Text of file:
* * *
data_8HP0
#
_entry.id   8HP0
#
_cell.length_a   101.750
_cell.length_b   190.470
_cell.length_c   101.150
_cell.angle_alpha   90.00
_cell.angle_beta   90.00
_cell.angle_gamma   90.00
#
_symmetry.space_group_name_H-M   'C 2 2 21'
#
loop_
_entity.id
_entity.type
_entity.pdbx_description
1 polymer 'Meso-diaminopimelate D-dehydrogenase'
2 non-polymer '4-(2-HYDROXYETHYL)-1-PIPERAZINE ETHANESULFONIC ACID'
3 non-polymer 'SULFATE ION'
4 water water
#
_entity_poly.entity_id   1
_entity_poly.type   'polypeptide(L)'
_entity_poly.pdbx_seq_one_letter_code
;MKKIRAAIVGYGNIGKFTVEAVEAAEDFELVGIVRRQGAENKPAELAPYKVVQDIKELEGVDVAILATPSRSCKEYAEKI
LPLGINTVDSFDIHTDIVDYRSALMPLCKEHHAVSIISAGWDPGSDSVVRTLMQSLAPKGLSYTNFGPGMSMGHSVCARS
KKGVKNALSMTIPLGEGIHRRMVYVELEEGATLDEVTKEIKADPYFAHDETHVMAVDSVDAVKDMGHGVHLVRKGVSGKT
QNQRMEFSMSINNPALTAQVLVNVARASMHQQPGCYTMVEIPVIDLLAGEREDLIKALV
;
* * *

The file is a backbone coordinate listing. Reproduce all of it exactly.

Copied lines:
data_8HP0
#
_entry.id   8HP0
#
_cell.length_a   101.750
_cell.length_b   190.470
_cell.length_c   101.150
_cell.angle_alpha   90.00
_cell.angle_beta   90.00
_cell.angle_gamma   90.00
#
_symmetry.space_group_name_H-M   'C 2 2 21'
#
loop_
_entity.id
_entity.type
_entity.pdbx_description
1 polymer 'Meso-diaminopimelate D-dehydrogenase'
2 non-polymer '4-(2-HYDROXYETHYL)-1-PIPERAZINE ETHANESULFONIC ACID'
3 non-polymer 'SULFATE ION'
4 water water
#
_entity_poly.entity_id   1
_entity_poly.type   'polypeptide(L)'
_entity_poly.pdbx_seq_one_letter_code
;MKKIRAAIVGYGNIGKFTVEAVEAAEDFELVGIVRRQGAENKPAELAPYKVVQDIKELEGVDVAILATPSRSCKEYAEKI
LPLGINTVDSFDIHTDIVDYRSALMPLCKEHHAVSIISAGWDPGSDSVVRTLMQSLAPKGLSYTNFGPGMSMGHSVCARS
KKGVKNALSMTIPLGEGIHRRMVYVELEEGATLDEVTKEIKADPYFAHDETHVMAVDSVDAVKDMGHGVHLVRKGVSGKT
QNQRMEFSMSINNPALTAQVLVNVARASMHQQPGCYTMVEIPVIDLLAGEREDLIKALV
;